Alex Wong/Getty Images
Sen. Rand Paul, R-Ky., shown speaking at a meeting of the U.S. Hispanic Chamber of Commerce on March 19, is promoting libertarian ideas as a way the Republican Party can be more inclusive.
Sen. Rand Paul, R-Ky., shown speaking at a meeting of the U.S. Hispanic Chamber of Commerce on March 19, is promoting libertarian ideas as a way the Republican Party can be more inclusive. Alex Wong/Getty Images
Republicans don't often make high-profile speeches at Howard University, one of the country's most prominent historically black schools. But on Wednesday, Kentucky Sen. Rand Paul will talk to Howard students about how his party can be more inclusive.
Paul believes one answer is libertarianism — and party leaders are starting to think he might be on to something.
When Paul's father, former Texas Rep. Ron Paul, ran for president in 2007, the Republican establishment treated him a bit like the wacky uncle in the family. In the middle of two expensive wars, Ron Paul's libertarian ideas of small government and personal freedom didn't really align with party leaders.
"They don't stand for these ideals anymore," Ron Paul said on NBC's Meet the Press. "I represent the Republican ideals, I think, much more so than the individuals running for the party right now."
Over the next several years, Americans grew tired of war. The economy tanked. The debt grew. President Obama's stimulus and health care programs ballooned the size of government.
All of that opened Americans up to more libertarian ideas. In 2010, Ron Paul's son Rand won election to the Senate as a Republican on what he called a "Tea Party tidal wave."
"We've come to take our government back!" he said.
A Libertarian Moment
Last month, Rand Paul shook the Republican establishment with a 13-hour filibuster over drones. Even the conservative Heritage Foundation, which often clashes with libertarians, tweeted, "Stand with Rand."
Lee Edwards of Heritage says libertarianism is having its moment.
"I think you'd have to go back to Barry Goldwater when he ran for president in 1964 to get somebody who advanced as many libertarian ideas and policies as are being talked about today," Edwards says.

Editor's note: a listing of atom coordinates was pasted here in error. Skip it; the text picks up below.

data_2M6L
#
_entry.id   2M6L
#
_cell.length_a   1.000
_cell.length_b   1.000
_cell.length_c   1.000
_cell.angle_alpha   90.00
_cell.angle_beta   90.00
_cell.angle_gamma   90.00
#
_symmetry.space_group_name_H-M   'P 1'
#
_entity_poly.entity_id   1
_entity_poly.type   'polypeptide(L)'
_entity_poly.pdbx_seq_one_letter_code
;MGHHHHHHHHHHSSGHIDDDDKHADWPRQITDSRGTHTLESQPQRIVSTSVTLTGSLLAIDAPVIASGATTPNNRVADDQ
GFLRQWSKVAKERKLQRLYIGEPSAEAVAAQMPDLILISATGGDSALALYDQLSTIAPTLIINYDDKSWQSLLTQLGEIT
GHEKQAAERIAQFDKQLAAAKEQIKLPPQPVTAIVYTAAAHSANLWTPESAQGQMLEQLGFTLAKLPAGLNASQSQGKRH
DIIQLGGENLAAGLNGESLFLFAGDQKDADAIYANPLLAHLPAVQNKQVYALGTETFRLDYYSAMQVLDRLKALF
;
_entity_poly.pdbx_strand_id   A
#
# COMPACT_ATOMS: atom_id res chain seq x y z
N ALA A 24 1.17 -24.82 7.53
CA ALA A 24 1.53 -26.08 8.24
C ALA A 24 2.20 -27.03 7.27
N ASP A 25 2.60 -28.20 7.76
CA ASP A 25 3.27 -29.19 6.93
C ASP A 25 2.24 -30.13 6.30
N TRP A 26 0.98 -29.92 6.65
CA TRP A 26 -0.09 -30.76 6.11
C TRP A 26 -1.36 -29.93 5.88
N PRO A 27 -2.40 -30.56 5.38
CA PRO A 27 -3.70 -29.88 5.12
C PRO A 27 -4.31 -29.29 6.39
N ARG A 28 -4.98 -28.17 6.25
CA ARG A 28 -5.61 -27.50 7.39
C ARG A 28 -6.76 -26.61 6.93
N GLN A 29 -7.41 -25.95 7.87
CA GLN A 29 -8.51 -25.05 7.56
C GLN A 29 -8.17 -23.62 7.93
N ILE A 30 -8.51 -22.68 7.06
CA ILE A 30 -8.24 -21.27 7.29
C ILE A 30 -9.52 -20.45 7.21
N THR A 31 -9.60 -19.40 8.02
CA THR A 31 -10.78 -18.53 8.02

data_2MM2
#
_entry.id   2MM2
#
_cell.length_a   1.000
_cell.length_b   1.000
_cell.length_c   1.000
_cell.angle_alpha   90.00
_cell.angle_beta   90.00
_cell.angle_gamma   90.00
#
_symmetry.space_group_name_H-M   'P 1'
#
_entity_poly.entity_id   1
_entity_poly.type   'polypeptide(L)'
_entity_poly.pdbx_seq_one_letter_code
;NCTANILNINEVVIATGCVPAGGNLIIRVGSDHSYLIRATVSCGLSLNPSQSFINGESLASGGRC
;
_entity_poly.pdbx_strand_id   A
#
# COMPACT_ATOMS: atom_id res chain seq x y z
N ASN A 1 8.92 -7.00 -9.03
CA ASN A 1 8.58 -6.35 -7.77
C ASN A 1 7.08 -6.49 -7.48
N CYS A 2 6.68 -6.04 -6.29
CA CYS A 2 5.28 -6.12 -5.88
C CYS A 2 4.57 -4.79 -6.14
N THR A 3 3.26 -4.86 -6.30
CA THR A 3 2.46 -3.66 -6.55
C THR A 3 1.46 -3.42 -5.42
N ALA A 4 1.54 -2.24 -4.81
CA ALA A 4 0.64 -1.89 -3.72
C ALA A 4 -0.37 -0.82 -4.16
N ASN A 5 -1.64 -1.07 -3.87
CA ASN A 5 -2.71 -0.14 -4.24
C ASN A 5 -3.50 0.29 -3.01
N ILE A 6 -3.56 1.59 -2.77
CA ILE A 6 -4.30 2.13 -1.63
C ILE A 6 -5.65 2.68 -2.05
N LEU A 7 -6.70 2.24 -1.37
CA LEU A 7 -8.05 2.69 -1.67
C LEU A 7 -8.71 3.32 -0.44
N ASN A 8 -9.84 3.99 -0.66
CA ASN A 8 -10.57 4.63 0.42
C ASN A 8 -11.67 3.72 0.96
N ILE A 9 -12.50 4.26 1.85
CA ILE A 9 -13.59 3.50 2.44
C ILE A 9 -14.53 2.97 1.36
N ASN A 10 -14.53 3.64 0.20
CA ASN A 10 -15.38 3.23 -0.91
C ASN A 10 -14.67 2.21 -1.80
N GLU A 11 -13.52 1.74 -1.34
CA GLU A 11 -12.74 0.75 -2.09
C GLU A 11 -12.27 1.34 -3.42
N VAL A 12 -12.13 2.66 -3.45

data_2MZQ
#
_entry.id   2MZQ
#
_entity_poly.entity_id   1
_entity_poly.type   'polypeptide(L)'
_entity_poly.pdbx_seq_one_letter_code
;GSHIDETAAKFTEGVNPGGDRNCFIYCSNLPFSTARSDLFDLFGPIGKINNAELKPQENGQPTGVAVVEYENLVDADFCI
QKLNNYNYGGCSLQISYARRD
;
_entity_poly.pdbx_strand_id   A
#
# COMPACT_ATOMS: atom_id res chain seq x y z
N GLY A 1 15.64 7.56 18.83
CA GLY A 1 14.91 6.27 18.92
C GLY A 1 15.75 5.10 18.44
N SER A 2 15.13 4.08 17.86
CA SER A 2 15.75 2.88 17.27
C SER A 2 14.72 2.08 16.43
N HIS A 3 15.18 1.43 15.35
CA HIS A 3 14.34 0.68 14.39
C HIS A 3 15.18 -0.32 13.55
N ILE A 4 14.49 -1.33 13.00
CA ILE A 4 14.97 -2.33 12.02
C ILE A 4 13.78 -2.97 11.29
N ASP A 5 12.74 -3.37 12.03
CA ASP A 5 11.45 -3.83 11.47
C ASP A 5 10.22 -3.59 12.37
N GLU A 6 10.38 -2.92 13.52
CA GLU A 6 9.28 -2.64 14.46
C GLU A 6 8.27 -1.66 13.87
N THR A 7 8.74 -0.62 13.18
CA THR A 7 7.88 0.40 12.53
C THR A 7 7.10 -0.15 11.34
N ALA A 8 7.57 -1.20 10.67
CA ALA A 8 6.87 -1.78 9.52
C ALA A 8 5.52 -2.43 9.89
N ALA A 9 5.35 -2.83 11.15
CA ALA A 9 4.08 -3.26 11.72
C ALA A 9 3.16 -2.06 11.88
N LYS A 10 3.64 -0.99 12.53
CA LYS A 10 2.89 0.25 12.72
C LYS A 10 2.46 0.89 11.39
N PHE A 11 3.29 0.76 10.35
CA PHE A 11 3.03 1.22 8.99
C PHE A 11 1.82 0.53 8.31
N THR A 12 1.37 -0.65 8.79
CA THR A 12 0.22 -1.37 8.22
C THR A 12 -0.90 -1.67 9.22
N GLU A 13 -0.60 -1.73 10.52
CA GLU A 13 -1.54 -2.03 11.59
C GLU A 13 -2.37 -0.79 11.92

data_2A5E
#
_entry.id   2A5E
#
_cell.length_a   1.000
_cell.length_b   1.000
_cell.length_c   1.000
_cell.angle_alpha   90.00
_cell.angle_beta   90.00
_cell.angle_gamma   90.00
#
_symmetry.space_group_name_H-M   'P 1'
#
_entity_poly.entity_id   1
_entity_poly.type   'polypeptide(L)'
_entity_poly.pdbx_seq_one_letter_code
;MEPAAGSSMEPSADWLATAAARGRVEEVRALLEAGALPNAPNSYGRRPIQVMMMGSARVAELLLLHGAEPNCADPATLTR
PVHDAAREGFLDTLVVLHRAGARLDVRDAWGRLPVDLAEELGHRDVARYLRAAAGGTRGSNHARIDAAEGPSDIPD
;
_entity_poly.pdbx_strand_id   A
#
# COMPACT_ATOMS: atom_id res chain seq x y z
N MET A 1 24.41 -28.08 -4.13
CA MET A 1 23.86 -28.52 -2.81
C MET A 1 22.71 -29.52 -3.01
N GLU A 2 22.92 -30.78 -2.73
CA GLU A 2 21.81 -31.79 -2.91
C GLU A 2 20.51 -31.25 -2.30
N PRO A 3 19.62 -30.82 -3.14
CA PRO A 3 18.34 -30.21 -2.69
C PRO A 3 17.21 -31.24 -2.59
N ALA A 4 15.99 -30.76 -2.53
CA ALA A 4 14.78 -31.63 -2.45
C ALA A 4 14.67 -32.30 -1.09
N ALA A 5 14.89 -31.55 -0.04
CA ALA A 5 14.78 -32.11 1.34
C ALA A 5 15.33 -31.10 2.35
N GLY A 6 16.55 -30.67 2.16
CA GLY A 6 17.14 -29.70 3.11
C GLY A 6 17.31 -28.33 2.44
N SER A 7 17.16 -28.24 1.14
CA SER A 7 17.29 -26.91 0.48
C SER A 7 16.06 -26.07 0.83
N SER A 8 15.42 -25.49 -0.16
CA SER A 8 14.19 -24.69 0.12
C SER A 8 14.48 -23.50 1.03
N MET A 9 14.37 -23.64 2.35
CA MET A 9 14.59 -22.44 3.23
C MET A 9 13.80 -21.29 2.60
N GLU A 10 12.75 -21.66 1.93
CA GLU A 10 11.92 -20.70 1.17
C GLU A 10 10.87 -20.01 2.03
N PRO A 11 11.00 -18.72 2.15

Today, majorities of Americans want to lower the debt, allow gay marriage and legalize marijuana. Those are not all traditional Republican values. But they are all libertarian ones.
Last month, the GOP released a scathing review of what went wrong for the party in the 2012 election. One conclusion was that Republicans need to expand the tent on social issues.
"They are saying we're losing young voters, we're losing a lot of independents, we're losing suburban women," says David Boaz, executive vice president of the Cato Institute, a libertarian think tank. "And a lot of it is because, as the report said, we are perceived as out of touch and narrow-minded."
He says the solution is something he's been preaching for years.
"The report suggested that Republicans need to reiterate that they are a small-government, conservative party committed to economic growth and opportunity," Boaz says, "with room for people who take different views on social issues. And, obviously, in this case different views means more libertarian views."
What About Social Conservatives?
This seems like a threat to the ideals that social conservatives hold dear. They have been an important part of the Republican base for a long time, and they are extremely dubious of this new approach.
"To say that you want to jettison social conservatives in order to get an emerging demographic of young people is like saying, 'Well, we lost a close game, so let's bench our quarterback, who was the most valuable player and gained the most yards,' " says Richard Land, president of the Southern Baptists' Ethics and Religious Liberty Commission.
Besides, Land says, he believes young people won't hold their libertarian views for long.
"I would say that these young voters' frontal lobes aren't fully developed yet," he says. "That's why they have parents and that's why they have their elders."
But these ideas are not just appealing to young people, says Michael Dimock of the Pew Research Center.
"With the economy in tough times, people are blaming the government for a lot of the problems that we face, and they're frustrated with the government," he says, "and you do see that sentiment coming across a range of different policy issues."
An Opening For The GOP?
This is not just a straightforward libertarian boom, though. Dimock says the drug legalization crowd isn't the same as the low-tax crowd. And the Tea Partiers who like low taxes tend not to support gay marriage.
In other words, while libertarian ideas are popular, Dimock says full-on libertarians are still rare.
"It's still difficult to find many Americans who are consistently libertarian across a wide range of issues — foreign policy, social policy and economic policy all at once," he says.
Still, Democratic strategist Tad Devine says he thinks Republicans have an opening here that could pose a threat to Democrats.
"These concerns ... have the potential of attracting voters," Devine says. "People could coalesce behind these concerns, vote for candidates who support an agenda, and this libertarian movement is becoming a place where a lot of these ideas are finding expression."
But so far it's an agenda that neither party is ready to embrace in its entirety.